Your trade show check list should include your follow-up initiatives with all viable leads within one week of the show, and preferably within the first three days following the event.

Visit Our Trade Show Products Section for displays, table covers, give-away products and more!


You will need Adobe Acrobat to read these documents.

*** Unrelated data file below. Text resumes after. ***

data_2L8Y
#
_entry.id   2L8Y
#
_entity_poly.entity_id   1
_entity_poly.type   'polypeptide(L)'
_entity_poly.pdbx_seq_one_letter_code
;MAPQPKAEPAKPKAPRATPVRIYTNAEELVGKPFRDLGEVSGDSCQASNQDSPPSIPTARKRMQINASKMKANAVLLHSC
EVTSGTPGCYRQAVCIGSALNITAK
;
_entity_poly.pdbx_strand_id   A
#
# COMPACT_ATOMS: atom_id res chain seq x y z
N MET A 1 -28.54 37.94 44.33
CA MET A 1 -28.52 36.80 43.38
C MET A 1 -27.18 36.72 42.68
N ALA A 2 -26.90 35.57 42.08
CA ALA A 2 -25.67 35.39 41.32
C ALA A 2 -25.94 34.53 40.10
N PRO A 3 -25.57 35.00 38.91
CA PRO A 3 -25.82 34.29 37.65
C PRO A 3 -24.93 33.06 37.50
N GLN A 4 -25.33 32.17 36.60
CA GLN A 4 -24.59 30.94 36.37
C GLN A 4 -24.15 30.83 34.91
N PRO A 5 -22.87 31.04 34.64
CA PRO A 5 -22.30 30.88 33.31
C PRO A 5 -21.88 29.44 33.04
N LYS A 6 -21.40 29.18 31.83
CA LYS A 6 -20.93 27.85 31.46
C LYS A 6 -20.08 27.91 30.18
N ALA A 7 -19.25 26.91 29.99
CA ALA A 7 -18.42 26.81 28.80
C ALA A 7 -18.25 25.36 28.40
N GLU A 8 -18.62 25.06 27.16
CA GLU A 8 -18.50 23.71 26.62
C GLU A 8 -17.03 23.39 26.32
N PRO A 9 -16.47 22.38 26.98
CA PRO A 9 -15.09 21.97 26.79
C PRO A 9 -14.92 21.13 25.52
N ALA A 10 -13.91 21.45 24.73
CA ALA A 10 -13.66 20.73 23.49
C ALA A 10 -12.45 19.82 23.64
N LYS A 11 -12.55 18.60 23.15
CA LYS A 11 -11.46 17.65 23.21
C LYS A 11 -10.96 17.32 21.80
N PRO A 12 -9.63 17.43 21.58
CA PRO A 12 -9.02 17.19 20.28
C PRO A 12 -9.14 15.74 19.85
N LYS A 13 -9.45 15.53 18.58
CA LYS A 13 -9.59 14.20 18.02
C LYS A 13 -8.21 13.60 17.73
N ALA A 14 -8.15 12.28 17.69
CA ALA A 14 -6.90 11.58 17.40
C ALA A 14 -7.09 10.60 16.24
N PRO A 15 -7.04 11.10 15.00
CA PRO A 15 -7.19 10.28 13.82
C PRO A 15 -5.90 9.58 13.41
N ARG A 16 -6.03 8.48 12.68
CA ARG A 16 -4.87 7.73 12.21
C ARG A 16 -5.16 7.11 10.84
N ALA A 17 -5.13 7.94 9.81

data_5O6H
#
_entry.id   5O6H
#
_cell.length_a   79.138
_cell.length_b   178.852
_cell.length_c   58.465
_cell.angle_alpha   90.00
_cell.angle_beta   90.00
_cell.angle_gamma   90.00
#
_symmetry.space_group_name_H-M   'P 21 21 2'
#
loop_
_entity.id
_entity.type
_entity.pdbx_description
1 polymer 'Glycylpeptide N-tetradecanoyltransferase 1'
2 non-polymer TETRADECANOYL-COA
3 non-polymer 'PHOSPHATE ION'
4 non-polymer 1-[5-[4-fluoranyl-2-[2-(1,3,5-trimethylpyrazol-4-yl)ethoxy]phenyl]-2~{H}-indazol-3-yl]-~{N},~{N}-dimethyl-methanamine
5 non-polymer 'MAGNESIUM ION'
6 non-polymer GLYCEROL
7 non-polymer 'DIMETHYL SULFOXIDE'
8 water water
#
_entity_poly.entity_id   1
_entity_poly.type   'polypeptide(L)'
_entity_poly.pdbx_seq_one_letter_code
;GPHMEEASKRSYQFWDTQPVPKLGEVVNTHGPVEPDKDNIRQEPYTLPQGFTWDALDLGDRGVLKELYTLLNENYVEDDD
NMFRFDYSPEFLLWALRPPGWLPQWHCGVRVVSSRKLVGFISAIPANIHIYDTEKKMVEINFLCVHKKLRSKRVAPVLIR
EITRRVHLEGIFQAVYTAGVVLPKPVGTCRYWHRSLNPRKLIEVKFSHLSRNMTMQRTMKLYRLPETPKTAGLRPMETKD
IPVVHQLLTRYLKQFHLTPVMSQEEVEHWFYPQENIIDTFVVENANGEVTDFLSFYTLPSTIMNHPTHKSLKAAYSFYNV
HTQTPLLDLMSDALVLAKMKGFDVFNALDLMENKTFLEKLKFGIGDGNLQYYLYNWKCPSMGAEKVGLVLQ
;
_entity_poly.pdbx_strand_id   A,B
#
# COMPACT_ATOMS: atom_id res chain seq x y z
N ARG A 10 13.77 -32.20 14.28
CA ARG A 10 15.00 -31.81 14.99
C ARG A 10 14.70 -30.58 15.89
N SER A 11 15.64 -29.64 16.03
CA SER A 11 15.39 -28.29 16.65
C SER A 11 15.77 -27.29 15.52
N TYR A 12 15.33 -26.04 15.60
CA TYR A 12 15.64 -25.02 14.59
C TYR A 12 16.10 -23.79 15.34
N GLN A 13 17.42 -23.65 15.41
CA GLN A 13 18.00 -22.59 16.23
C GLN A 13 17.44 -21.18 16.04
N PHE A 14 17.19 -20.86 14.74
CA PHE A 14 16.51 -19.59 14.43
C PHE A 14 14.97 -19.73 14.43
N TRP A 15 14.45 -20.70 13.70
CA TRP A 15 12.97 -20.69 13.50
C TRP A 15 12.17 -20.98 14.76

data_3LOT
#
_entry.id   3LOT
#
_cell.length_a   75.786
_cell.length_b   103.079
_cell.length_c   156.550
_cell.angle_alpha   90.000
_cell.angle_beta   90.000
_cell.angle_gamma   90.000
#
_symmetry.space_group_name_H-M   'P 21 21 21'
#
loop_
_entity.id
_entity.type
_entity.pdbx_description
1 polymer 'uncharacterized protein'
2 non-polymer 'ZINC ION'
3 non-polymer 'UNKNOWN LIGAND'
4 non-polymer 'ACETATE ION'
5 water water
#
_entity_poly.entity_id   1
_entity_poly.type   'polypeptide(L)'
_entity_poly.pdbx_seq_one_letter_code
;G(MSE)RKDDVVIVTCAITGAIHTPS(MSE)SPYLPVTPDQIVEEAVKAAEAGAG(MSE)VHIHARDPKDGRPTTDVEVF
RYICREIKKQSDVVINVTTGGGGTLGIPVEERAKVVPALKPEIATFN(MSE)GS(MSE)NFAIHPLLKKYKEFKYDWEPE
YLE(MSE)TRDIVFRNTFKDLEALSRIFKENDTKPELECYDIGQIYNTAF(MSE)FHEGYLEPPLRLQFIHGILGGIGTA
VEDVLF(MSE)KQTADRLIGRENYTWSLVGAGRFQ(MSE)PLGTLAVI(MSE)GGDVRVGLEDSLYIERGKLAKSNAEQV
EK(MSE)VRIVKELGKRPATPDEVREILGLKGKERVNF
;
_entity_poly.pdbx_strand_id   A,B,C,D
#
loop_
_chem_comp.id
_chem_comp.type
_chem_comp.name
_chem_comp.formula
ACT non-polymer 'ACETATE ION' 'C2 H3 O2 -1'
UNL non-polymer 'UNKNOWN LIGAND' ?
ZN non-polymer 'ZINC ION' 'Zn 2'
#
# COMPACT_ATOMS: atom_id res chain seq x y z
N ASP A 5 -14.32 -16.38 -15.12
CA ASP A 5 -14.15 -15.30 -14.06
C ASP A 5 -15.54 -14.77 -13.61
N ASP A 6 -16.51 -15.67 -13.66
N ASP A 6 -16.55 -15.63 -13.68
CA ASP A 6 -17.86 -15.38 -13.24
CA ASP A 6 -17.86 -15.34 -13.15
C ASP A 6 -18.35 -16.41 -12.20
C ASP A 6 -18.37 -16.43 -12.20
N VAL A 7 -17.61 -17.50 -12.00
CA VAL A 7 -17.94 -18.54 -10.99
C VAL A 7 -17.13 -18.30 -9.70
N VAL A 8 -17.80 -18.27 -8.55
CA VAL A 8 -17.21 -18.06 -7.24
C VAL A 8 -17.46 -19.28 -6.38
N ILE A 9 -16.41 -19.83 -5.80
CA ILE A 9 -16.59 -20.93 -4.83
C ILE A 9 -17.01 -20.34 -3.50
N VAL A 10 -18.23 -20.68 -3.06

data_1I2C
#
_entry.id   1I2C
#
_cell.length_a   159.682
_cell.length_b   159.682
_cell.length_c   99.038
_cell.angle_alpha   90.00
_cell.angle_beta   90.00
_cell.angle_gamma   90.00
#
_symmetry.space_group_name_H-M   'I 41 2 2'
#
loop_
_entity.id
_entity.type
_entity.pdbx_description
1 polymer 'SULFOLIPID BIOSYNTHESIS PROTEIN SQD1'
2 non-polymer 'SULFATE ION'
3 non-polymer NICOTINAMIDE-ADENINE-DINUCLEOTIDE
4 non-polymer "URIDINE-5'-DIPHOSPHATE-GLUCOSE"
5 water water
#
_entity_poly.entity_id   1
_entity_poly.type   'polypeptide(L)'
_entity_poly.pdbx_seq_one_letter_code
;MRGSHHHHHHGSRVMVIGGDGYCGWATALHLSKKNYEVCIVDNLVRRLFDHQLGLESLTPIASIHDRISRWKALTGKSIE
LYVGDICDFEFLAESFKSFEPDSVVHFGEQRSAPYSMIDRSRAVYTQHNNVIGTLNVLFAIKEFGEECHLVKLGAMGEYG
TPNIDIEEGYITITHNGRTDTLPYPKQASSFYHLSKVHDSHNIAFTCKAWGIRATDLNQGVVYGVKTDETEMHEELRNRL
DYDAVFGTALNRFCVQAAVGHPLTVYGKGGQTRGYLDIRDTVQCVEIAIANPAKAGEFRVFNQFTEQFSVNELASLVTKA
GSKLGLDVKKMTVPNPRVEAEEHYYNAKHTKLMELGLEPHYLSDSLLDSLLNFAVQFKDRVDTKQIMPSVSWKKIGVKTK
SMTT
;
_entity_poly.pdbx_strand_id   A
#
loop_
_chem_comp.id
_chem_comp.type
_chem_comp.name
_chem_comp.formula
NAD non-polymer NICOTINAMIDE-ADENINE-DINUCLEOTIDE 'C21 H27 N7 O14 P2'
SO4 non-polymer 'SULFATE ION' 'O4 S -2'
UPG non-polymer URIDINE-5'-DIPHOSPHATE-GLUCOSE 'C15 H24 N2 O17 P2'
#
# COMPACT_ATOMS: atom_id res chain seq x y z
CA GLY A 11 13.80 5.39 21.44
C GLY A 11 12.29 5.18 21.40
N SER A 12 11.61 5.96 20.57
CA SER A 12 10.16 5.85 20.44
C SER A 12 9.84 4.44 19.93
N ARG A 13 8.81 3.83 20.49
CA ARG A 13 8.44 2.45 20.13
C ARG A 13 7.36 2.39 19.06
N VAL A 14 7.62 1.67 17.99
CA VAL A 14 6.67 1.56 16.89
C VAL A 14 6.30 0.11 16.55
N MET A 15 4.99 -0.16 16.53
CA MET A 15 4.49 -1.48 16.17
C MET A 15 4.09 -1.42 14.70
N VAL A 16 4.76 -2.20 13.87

You can download a free copy here:

Trade Show Overview PDF

Choosing the Right Trade Show PDF

Trade Show Planning PDF

Trade Show Promotions PDF

Trade Show Timeline PDF

How To Get Leads at Trade Shows PDF

Trade Show Give-Aways PDF

Trade Show Mistakes Cost PDF

Budget Considerations PDF

Budget Worksheet EXCEL

Trade Show Toolkit Checklist PDF

Final Trade Show Checklist PDF

If you have any problems Please call.